It was originally known as Victory, but it was later renamed in honor of FIFA President Jules Rimet. This trophy was made of gold-plated sterling silver and lapis lazuli, a precious metal cherished for its brilliant color.
Given the rule that if a national team wins the trophy for the third time, the nation gets to keep the original cup, the Brazilian team won the trophy for the third time in 1970 and took it home with them. This resulted in creating a replacement trophy, the FIFA World Cup Trophy. This particular trophy has been used since the 1974 tournament and is still used today.
The FIFA World Cup Trophy is 36.8 centimeters high and weighs 6.1 kilograms. It is made of 18-carat gold, which accounts for 75% of the medal, and has bands of malachite on its base.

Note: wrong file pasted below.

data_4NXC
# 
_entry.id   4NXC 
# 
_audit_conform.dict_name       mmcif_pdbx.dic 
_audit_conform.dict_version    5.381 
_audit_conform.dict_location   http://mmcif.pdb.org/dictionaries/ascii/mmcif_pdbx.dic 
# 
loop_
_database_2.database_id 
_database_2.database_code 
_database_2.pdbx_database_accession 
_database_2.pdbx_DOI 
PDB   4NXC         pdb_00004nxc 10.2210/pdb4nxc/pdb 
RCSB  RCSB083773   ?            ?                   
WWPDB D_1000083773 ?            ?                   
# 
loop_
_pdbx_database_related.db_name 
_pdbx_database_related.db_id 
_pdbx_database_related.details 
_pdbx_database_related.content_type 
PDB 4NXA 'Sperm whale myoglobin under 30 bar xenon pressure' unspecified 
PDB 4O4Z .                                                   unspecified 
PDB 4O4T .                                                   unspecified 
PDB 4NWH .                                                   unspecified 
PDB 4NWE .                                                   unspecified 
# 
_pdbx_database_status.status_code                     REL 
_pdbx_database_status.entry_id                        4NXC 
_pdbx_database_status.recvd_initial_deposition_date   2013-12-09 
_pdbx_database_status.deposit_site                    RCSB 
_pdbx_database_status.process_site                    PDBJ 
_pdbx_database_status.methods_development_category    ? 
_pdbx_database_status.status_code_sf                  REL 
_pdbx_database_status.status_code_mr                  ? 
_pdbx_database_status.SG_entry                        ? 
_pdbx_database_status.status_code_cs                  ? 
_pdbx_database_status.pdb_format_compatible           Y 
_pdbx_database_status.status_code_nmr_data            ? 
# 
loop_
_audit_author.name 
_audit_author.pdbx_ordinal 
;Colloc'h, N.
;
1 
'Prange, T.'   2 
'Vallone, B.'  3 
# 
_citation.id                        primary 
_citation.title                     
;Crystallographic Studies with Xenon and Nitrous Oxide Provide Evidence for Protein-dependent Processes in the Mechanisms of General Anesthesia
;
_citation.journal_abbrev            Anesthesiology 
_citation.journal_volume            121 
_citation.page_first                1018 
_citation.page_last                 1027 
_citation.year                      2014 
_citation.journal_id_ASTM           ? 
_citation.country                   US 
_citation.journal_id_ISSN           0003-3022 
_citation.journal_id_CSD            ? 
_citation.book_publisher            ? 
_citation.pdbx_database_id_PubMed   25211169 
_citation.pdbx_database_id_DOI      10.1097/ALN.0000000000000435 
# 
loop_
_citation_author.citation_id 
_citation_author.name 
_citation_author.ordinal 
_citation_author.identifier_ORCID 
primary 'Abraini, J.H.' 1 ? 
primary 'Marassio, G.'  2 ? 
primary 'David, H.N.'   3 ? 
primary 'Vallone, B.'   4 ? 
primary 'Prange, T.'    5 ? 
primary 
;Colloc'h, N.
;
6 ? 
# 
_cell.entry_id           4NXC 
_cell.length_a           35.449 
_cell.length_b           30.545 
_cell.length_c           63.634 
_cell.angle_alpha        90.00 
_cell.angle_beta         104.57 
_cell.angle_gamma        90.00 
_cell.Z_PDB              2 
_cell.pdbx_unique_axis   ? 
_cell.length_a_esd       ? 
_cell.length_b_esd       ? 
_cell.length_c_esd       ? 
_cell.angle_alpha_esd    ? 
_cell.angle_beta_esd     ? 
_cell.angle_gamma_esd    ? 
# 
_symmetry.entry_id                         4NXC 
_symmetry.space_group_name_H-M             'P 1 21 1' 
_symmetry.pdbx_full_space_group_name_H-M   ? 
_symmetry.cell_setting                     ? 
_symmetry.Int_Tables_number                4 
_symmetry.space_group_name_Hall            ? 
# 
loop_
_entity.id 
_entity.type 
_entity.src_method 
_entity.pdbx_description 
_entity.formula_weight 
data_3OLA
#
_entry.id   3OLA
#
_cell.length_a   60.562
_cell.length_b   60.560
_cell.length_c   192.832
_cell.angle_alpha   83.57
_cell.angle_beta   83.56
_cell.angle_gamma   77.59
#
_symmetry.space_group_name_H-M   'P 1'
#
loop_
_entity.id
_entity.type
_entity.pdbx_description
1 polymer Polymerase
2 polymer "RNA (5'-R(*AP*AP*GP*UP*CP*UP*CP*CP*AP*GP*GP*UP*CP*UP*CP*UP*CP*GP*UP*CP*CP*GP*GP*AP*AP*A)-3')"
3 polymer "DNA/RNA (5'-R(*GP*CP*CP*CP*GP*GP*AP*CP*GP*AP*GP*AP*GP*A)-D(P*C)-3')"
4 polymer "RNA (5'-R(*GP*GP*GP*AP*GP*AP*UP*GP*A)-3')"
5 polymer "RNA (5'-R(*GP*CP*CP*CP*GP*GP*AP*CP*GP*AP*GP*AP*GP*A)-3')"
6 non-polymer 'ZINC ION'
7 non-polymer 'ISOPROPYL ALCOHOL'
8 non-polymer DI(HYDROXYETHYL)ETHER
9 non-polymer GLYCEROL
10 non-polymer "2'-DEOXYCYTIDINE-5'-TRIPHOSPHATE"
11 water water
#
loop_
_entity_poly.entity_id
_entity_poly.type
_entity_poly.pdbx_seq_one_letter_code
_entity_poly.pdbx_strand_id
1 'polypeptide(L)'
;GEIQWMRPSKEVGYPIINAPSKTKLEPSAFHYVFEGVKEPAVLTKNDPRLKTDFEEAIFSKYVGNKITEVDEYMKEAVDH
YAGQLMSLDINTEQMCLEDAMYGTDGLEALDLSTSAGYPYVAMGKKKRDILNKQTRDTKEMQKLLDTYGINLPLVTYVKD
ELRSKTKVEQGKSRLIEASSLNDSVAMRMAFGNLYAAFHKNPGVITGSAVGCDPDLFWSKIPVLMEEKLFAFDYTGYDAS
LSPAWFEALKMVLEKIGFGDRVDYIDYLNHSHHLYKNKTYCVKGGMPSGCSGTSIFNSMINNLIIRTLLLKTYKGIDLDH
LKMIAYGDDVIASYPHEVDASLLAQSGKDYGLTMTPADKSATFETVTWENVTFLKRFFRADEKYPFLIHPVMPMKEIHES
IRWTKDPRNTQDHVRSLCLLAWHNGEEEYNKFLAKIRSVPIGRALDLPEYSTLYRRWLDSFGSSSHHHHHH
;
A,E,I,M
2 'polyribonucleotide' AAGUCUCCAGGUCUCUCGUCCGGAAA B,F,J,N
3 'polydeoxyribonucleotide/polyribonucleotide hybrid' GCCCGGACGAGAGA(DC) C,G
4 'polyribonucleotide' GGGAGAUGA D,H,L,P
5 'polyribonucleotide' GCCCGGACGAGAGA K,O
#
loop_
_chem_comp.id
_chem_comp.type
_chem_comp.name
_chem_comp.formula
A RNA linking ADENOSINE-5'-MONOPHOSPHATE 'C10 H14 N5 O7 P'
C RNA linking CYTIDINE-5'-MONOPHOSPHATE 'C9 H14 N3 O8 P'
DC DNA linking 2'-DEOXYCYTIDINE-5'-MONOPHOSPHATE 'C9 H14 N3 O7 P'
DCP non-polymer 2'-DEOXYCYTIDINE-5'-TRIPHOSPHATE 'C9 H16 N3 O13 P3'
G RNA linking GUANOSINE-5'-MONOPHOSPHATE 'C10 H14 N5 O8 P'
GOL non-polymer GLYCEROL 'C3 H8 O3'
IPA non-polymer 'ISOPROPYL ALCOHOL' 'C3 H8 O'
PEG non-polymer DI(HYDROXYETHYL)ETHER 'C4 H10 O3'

The Jules Rimet Trophy, which had previously been used, was on display at the Brazilian Football Confederation headquarters in Rio de Janeiro. Unfortunately, despite being locked in a cabinet with bullet-proof glass protecting it, it was stolen and never recovered.
There were convictions, but the trophy was never truly recovered. Instead, there are speculations that the thieves probably melted it down.
The South American soccer confederation created its replica to compensate for the loss. Eastman Kodak used 1.8 kilograms (4.0 lb) of gold to create this replica of the Jules Rimet trophy.
Unlike its predecessor, the FIFA World Cup Trophy, which has the names of the winning countries engraved on the bottom plate of the trophy, cannot be won outright. The rule that states a country could keep the World Cup trophy if they won it three times is no longer in effect.
It’s hard to tell if the eventual theft of the Jules Rimet Trophy was a reason the rule was amended. Whatever it was, as a result of the amended law, no national team has received the trophy permanently. Instead, a replica is presented to the winning nation.